A Hyena cannot smell its own stench

The Kalenjin tribe from Kenya brings us our proverb for the day, “A hyena cannot smell its own stench.”  Isn’t it amazing how quickly we recognize the sins and faults of others, but fail to see them in ourselves? Jesus addressed this problem in Matthew 7:1-5.

“Judge not, that you be not judged. For with the judgment you pronounce on others, you will be judged, and with the measure you use it will be measured to you. Why do you see the speck that is in your brother’s eye, but do not notice the log that is in your own eye? Or how can you say to your brother, let me take the speck out of your eye, when there is a log in your own eye? You hypocrite! First take the log out of your own eye, and then you will see clearly to take the speck out of your brother’s eye.”

It is a common practice in almost every person I have ever met, for us to show grace and mercy to ourselves and our own weaknesses, and to be critical and judgmental in our view of others. We are eager for others to be kind and gentle when they talk with us about our failings, but we can be harsh and critical when talking to others.

In 2 Samuel 12 the Lord sends Nathan to confront King David over his sin. In a very short period of time David had been guilty of lust, adultery, murder, lying and deceit. Confronting a King concerning his sin can be a very dangerous task, so Nathan told David the story of rich man who who, refusing to take one of his own sheep, took the young lamb of his neighbor to serve at a feast for a traveling visitor. David was so enraged when he heard this story that h he ordered that the man be immediately brought to him to be executed. The King was so blind to his own actions, that he failed to understand that the story was about him. The King could not smell his own stench. It wasn’t till Nathan told David, “You are that man,” that he began to understand the serious wrong he had committed.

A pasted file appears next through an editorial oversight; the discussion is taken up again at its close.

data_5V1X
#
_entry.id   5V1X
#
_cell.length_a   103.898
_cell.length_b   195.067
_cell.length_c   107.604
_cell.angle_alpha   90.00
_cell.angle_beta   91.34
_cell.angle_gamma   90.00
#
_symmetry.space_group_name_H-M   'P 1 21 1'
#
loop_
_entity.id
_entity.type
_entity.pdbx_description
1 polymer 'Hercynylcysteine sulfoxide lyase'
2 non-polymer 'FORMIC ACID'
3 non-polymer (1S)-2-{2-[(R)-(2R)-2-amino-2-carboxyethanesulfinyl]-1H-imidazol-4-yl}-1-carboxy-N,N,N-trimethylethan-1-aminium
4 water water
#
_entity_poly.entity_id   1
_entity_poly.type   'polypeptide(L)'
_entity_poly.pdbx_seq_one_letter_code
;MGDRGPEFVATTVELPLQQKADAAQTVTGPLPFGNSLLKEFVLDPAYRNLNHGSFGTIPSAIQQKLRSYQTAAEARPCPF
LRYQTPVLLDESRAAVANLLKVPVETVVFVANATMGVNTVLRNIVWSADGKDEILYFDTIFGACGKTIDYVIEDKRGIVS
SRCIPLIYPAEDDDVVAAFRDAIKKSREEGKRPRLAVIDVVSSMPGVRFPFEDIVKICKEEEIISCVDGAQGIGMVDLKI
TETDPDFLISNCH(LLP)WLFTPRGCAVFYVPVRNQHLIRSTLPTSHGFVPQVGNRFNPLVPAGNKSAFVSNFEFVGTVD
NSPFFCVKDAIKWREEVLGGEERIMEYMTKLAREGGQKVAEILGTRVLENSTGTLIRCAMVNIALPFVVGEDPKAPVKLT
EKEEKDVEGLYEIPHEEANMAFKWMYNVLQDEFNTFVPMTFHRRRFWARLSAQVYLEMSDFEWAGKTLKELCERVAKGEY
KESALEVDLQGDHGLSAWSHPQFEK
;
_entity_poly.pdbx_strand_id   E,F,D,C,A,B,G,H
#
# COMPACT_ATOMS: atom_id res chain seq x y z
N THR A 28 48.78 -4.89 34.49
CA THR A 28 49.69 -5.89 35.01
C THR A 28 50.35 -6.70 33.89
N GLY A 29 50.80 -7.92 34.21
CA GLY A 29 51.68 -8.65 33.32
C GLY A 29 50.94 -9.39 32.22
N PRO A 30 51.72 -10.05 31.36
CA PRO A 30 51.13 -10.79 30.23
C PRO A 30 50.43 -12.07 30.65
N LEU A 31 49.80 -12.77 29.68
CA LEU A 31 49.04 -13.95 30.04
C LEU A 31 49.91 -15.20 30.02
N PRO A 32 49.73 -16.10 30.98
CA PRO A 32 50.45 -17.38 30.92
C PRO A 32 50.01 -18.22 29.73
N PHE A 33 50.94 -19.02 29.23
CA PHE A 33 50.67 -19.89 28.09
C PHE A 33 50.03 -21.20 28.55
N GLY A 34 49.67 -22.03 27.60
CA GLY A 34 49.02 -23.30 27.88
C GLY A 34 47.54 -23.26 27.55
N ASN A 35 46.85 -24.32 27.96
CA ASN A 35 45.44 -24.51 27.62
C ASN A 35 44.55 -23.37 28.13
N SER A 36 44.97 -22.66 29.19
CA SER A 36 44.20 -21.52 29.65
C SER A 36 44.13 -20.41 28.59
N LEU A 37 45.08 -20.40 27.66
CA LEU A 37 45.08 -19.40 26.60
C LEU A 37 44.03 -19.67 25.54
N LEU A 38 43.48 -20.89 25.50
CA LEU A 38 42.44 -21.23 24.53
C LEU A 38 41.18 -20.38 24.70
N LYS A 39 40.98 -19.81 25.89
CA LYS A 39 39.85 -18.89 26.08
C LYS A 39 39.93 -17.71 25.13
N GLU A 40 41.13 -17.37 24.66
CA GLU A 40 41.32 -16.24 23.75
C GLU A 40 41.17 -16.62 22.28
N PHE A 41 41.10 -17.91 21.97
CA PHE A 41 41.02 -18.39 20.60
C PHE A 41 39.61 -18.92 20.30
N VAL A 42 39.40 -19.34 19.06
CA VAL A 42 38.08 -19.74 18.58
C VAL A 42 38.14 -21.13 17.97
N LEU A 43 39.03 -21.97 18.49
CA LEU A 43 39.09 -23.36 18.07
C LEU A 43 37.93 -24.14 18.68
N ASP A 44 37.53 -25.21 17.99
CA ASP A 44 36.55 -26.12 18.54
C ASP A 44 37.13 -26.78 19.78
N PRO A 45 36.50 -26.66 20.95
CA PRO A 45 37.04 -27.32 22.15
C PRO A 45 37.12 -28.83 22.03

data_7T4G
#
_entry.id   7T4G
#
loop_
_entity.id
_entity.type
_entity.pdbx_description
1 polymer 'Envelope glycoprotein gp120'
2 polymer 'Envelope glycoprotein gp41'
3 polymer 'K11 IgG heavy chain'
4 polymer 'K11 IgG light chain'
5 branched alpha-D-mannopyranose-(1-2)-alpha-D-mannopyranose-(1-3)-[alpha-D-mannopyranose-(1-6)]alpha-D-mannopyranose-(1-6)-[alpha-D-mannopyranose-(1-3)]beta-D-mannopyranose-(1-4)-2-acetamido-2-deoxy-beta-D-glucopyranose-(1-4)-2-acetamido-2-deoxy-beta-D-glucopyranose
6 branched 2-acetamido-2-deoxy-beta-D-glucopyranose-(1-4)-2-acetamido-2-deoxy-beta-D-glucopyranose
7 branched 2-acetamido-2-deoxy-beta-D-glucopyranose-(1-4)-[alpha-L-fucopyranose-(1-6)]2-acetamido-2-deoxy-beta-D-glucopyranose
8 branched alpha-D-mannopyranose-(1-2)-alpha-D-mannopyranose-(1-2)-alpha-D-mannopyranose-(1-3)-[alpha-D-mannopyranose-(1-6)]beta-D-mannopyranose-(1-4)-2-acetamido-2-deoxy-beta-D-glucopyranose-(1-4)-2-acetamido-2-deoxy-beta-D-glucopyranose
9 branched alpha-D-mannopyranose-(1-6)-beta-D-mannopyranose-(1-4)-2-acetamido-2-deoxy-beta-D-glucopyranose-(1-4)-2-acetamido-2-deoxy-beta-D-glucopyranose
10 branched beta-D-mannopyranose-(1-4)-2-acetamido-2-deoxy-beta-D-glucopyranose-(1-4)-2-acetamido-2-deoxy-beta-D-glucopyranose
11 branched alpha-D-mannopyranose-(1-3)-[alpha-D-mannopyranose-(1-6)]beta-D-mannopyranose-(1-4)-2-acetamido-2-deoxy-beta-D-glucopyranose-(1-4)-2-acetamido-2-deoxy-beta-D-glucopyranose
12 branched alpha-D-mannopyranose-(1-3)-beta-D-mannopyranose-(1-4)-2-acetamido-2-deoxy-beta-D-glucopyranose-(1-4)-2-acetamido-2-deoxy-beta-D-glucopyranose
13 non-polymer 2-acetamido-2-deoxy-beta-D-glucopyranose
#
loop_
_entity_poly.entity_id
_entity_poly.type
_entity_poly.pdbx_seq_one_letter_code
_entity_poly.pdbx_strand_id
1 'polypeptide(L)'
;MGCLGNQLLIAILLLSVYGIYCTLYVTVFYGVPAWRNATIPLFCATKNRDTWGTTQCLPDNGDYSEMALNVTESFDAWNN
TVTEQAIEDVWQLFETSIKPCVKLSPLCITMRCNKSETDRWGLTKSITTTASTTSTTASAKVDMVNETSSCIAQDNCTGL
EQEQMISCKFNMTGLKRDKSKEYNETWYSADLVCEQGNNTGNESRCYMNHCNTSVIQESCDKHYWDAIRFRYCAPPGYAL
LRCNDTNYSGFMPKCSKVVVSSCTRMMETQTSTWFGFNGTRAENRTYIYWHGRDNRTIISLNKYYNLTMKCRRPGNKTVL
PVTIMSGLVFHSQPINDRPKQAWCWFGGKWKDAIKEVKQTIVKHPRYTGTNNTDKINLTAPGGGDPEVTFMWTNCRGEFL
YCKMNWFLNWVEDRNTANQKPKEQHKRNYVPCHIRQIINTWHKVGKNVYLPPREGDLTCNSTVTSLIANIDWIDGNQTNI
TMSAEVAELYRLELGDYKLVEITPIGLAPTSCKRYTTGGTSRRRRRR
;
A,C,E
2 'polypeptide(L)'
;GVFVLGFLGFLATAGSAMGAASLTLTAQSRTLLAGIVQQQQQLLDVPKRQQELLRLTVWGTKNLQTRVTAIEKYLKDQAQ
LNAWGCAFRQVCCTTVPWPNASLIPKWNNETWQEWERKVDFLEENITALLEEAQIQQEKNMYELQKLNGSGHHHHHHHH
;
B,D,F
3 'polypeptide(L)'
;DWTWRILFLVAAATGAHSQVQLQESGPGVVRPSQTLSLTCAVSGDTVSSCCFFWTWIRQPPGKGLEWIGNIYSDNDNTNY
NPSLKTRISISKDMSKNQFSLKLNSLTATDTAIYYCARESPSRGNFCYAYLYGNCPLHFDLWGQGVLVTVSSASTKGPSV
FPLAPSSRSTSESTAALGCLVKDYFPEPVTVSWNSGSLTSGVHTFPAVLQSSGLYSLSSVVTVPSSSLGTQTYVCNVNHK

There are two important lessons that we need to learn from this Proverb. First, that we need to be careful of living with a harsh and judgmental attitude. Jesus warns us that God will use the same standard in judging us. Before being so quick to see the sin in our neighbor, or brother, we need to look at the sin in our own lives and take the necessary steps to remove it.

Second, we must be open to allow others to help us identify our sin. Repentance and forgiveness would not come to David’s house until he first understood the wrong he had committed. There were serious consequences that David had to face because of his sin, but the healing could not begin until he first knew he was spiritually sick.

Most of us know someone who cannot see the sin and faults in their own life and are quick to judge and condemn others. We often grow angry and frustrated with these people. Even in dealing with the worst of hypocrites we must always be reminded to first examine our own lives. I remember sitting and visiting with a counselor friend one day and I was complaining about all the bad things that people around me were doing when he shared a simple truth – “You can’t change anyone but you, and there is plenty for you to work on.”

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